Joe Johnson likes P.J. Carlesimo's direct approach

P.J. Carlesimo shouts to his team in the P.J. Carlesimo shouts to his team in the third quarter of a game against the Oklahoma City Thunder. (Jan. 2, 2013) Photo Credit: AP

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OKLAHOMA CITY -- Every coach has a distinctive style, his own way of trying to convey whatever message he's trying to drill into his players' heads.

P.J. Carlesimo's approach can be rather blunt, something Joe Johnson actually enjoys.

"He's pretty forward, man," Johnson said before the Nets played the Thunder at Chesapeake Energy Arena Wednesday night. "He just kind of tells you like it is. If you ain't playing worth a ----, he'll tell you, you ain't playing worth a ----. As players, some of us may respond a little different to it, but for me, I can appreciate it.

"He tries to do everything he can and everything in his power to put us in position to where we can be successful."

After knocking off the Thunder, Carlesimo is 3-1 since he became the Nets' interim coach a week ago when Avery Johnson was fired. Carlesimo was back in a familiar place, roaming the sideline and coaching against the franchise that cut him loose from his last head-coaching gig.

He was with the team when it moved abruptly from Seattle following Kevin Durant's rookie season in 2007-08. Carlesimo was fired after going 1-12 during the Thunder's first season in Oklahoma, when Russell Westbrook was a rookie.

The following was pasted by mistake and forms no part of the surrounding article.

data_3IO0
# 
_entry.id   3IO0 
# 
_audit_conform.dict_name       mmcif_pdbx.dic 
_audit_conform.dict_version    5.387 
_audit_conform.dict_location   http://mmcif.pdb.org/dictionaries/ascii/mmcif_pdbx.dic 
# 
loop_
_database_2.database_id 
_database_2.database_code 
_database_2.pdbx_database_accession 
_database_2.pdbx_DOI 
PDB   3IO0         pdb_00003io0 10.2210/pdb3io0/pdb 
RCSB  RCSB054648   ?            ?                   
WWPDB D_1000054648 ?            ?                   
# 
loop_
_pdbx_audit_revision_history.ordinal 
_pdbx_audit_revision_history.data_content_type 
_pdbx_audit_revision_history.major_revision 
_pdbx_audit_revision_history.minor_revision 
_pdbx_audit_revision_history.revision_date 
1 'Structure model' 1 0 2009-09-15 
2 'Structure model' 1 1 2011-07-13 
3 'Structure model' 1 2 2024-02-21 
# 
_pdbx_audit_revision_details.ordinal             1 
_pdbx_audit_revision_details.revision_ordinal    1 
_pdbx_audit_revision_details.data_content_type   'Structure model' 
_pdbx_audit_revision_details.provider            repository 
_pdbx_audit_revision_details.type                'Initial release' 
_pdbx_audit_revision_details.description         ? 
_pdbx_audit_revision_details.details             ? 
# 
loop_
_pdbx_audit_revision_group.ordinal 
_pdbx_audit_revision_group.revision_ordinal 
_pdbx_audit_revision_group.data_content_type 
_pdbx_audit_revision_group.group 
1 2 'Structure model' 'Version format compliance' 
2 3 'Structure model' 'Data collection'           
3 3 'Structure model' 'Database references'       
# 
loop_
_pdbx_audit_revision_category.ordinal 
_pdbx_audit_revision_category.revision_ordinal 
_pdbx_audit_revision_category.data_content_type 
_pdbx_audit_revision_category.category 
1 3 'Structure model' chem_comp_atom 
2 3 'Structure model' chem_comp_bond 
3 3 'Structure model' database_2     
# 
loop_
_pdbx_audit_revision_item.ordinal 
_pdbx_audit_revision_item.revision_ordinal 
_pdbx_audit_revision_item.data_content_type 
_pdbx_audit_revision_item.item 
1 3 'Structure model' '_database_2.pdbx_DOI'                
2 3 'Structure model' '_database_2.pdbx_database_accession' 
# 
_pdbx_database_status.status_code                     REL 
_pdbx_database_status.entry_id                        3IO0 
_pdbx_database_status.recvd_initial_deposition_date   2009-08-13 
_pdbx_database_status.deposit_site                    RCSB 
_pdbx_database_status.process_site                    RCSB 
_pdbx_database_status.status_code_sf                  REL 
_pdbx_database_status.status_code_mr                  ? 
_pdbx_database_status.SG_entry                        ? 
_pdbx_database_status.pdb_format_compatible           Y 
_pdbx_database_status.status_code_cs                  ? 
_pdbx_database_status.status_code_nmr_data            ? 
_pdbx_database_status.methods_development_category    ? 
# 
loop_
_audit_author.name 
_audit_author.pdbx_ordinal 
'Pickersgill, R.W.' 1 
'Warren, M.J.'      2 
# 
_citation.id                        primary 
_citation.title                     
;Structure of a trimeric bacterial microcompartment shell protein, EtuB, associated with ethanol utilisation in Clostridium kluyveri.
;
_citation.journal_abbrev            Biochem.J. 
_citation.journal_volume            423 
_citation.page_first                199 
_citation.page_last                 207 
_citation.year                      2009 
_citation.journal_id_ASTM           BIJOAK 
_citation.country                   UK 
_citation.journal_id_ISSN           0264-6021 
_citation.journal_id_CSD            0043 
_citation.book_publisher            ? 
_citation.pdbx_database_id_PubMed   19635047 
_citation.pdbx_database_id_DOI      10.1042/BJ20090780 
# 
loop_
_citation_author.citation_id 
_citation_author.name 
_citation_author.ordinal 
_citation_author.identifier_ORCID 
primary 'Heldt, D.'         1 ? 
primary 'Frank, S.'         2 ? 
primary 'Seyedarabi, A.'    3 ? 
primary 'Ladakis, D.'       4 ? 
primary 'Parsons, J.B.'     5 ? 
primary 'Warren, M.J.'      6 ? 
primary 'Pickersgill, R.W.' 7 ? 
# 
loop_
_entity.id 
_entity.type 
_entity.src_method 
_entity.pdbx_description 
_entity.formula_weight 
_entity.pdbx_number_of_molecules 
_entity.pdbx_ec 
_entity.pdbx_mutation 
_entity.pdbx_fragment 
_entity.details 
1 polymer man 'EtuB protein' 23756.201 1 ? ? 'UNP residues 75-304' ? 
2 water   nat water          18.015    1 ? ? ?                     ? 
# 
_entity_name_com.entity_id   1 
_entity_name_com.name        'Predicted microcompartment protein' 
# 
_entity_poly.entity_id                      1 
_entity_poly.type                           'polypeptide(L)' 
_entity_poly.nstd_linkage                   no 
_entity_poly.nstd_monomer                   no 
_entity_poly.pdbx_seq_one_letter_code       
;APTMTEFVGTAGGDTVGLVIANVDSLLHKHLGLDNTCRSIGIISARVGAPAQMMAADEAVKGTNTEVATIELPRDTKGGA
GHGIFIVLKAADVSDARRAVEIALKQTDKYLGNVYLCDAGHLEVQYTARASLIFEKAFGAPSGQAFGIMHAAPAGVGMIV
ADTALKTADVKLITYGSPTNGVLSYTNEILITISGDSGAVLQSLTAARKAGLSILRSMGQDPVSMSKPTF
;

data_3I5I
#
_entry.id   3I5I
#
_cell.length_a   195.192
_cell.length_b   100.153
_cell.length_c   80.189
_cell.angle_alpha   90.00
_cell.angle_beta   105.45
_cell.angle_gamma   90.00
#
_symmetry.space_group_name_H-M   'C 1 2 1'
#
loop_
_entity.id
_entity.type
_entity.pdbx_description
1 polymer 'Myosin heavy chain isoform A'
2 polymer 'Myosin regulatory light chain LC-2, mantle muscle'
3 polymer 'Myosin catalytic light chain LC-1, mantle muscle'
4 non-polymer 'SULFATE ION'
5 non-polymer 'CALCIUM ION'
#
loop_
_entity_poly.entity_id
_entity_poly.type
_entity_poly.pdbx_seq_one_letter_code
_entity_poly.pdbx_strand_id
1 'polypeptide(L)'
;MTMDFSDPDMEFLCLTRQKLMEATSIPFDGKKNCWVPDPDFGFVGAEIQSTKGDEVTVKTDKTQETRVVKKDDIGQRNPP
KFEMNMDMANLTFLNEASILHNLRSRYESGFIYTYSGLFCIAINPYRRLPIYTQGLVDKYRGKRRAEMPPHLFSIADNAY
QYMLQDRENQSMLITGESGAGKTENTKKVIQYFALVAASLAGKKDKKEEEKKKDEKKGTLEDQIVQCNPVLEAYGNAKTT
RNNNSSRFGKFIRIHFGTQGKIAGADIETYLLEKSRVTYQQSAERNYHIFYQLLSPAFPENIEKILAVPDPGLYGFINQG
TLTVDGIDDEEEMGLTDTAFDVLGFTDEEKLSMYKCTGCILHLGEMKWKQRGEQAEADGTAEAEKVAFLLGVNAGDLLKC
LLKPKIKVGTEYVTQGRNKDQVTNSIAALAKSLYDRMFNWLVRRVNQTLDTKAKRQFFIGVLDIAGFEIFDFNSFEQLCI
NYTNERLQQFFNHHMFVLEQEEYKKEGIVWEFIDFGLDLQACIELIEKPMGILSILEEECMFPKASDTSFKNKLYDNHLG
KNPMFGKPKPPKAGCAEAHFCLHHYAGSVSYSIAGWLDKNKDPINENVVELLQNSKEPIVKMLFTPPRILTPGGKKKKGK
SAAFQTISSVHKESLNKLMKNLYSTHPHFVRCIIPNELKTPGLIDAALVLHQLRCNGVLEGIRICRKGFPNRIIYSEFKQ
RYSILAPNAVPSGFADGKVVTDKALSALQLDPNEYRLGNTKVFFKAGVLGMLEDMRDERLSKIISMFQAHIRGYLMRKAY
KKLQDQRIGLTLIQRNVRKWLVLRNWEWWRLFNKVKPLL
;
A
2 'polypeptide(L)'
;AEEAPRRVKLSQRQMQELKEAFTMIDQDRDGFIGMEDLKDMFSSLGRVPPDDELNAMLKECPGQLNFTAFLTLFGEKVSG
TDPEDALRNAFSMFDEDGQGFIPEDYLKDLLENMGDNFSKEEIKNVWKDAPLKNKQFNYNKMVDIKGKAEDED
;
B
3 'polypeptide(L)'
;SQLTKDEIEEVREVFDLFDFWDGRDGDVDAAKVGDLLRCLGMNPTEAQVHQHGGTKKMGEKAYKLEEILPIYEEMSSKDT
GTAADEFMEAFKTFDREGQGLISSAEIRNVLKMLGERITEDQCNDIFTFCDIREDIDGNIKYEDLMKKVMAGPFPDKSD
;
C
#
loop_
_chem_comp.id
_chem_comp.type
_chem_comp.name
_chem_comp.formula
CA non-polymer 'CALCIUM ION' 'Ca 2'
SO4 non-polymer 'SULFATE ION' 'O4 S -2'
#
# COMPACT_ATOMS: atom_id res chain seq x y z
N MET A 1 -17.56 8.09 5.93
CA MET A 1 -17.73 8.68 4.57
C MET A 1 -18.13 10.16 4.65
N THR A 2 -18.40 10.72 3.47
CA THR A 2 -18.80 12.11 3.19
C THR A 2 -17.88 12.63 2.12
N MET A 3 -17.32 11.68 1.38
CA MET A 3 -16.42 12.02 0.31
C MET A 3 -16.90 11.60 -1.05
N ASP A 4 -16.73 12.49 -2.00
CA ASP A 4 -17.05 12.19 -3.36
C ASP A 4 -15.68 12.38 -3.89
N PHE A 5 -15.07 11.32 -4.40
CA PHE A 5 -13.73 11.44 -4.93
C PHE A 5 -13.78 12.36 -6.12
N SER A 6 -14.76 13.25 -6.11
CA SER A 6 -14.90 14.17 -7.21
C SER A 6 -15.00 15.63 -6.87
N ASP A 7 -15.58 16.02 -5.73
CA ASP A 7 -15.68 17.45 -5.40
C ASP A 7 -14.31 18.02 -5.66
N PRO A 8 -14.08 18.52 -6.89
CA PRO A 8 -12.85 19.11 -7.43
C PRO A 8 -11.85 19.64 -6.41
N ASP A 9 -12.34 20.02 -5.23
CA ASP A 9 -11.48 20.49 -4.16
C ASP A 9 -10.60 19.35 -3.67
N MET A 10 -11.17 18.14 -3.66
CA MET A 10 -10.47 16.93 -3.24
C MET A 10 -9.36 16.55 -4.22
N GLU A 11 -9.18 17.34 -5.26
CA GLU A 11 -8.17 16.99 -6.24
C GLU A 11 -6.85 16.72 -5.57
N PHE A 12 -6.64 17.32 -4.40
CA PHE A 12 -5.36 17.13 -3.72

Carlesimo, 63, still has a home here, but said this wasn't an emotional return for him. However, he did say there was a different attachment to this city as opposed to the Nets' first stop on this three-game trip that began in Texas.

"It's different because it's a place where I was a head coach," he said, "versus San Antonio, where I was an assistant coach. But I wasn't here that long. Still, it's more about the individuals and there's only three guys left from that team. Kevin and Nick [Collison] were the only two that played in Seattle, and I was only here 13 games with Russell.

"There's a lot of people here I consider friends . . . but I don't think it's a big deal, to be honest."

Carlesimo has noticed similarities between the Nets' inaugural season in Brooklyn and the Thunder's first in Oklahoma.

"The reception and the enthusiasm were incredible in both situations," he said. "This one was just different because it was new. It's the only professional team in this state. It was so sudden, so new, that the fans here are great and you expected it to be like that. I mean, it was like you go from not having an NBA franchise to boom!"

Almost like what happened to Carlesimo last week. He goes from an assistant coach, boom, back to being a head coach -- even if it may be temporary as the Nets shoot for the stars and try to coax Phil Jackson out of retirement.

But Johnson sure seems to like playing for Carlesimo, who watched him score a game-high 33 points Wednesday night.

"It's been cool, man," Johnson said. "I think he's still trying to figure us out as a team, as players, likes and dislikes. He's very understanding, a guy you can go to, talk to. He comes at you straight and direct, kind of tells you what he expects from you, and as a player you can really appreciate that."

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